GAPW was pleased to collaborate with Instituto Mora in Mexico City and a number of regional and international experts to produce a volume that seeks to examine and assess how security arrangements at national and international levels impact prospects for sustainable development.
This volume offers a variety of perspectives and regional analyses on the many links between security and development, with texts by UN policy professionals, academics, and implementation specialists who have contributed ideas on how to create more peaceful, inclusive societies in support of the robust, post-2015 sustainable development framework soon to be adopted at the United Nations.
Around the world, illicit and trafficked weapons are jeopardizing community and national development, and perhaps nowhere more so than in Mexico and Central America. Despite improvements in government transparency and respect for human rights, new regional security and judicial arrangements, and hightened attention to security issues at the UN at a time when post-2015 goals are soon to be adopted, weapons and related security challenges — including trafficking in narcotics and the persistence of “femicide” — continue to undermine hope for development in the Central American region.
Sustainable Development Goals Post-2015: Ensuring a Security Development Linkage in the Forthcoming Global Agenda, addresses a number of fundamental questions: How should security be pursued in the post-2015 agenda? To what extent do UN member states understand their responsibilities with respect to Goal 16, the so-called “peace goal?” What is missing from current discussions regarding what we see as an essential security -development nexus?
We are currently working on book launch events for fall 2015 in New York and Mexico City. We also plan to take the book and its analyses to El Salvador which is enduring a particularly painful period of gang and street-level violence that threatens to completely undermine development progress and prospects in that country.
For more information about the book, please click here.
For more information on Instituto Mora, click here.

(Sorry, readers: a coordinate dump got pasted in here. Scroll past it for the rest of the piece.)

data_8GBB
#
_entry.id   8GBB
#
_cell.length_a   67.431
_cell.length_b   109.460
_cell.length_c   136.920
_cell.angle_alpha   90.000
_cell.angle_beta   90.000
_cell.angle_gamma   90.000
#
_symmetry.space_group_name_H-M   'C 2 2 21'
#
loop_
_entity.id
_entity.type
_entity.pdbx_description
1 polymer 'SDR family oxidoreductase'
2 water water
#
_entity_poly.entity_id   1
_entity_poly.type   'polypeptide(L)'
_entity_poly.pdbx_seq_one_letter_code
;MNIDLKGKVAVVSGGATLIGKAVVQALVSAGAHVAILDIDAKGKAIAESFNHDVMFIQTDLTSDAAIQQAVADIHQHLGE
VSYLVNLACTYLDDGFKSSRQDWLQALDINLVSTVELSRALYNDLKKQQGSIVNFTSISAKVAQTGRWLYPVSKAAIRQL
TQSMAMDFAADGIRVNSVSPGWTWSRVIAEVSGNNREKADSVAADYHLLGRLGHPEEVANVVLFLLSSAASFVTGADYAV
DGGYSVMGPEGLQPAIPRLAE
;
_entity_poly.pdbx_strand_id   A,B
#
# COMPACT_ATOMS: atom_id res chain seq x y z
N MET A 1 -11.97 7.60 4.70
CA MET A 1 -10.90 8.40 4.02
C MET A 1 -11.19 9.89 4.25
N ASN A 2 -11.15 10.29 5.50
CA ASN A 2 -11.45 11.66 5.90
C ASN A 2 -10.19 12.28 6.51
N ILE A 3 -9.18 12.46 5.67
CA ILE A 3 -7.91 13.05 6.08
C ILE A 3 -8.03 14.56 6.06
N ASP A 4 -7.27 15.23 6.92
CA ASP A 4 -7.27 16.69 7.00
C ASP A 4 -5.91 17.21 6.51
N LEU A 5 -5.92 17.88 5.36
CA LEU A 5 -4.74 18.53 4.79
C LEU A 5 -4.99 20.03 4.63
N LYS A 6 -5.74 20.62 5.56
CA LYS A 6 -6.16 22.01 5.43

For a list of the UN Sustainable Development Goals and Targets to be adopted by global leaders in September, click here.
Global Action was honored recently to join a diverse group of UN stakeholders in a UNITAR-sponsored training for diplomats on the Protection of Civilians.
Global Action has long taken note of the many changes in policies governing UN peacekeeping operations. Along with our Fellows and affiliates, we have offered caution regarding the trend towards more robust, coercive peacekeeping mandates – most containing the worthy objective of Protecting Civilians — that are insufficiently clear in their objectives, overload peacekeepers with responsibilities ranging from protecting UN country teams to rebuilding national judiciaries, and increasingly distort the last vestiges of peacekeeper neutrality. As GAPW Fellow David Curran has noted often, peacekeepers face increasing dangers amidst complex deployments where there is simply “no peace to keep.”
There are other dangers to peacekeeping credibility, including the over-reliance on peacekeeping operations as a substitute for robust, preventive, diplomatic and development engagements. The UN’s annual ceremony in May honoring fallen peacekeepers is a particularly moving affair. However, the growing number of casualties cited underscores growing threats to peacekeepers placed in highly volatile contexts and asked to work wonders to protect both civilians and UN operations through an increasingly complex mix of coercive and non-coercive measures.
And then there is the growing concern that some of those entrusted with the task of protecting civilians from abuse are themselves guilty of abuse. We simply and completely must uphold the values we seek to protect. Most UN peacekeepers understand that abuse by some jeopardizes all members of UN country teams, puts all of UN operations at risk. The scandals emanating now from Central African Republic and the unresolved abuses in Darfur stain a larger area than that occupied by the perpetrators. If we fail to meet the POC expectations that we have ourselves established, people will needlessly suffer. The reputation of the UN will needlessly suffer as well.
For a complete overview of the UNITAR workshop click here.
For a summary of Dr. Zuber’s remarks, click here.
Global Action has long taken note of the many changes affecting current policies governing UN peacekeeping operations. Along with many of our Fellows and affiliates, we have often cautioned about more robust, coercive peacekeeping mandates that are insufficiently clear in their objectives, overload peacekeepers with responsibilities ranging from protecting UN country teams to rebuilding national judiciaries, and increasingly distort the last vestiges of peacekeeper neutrality. As co-editor David Curran notes in his own chapter, peacekeepers face increasing dangers amidst complex deployments where there is simply “no peace to keep.”
This volume, which includes an introduction by UN Undersecretary-General Adama Dieng, explores aspects of this new peacekeeping terrain, identifying both new stakeholders and emerging dangers. One such danger is related to the over-reliance of peacekeeping operations as a substitute for robust, preventive, diplomatic and development capacities. The UN’s annual ceremony last month honoring fallen peacekeepers was a moving affair, but the growing number of casualties cited underscored growing threats to peacekeepers placed in highly volatile contexts and asked to work wonders through a complex mix of coercive and non-coercive measures.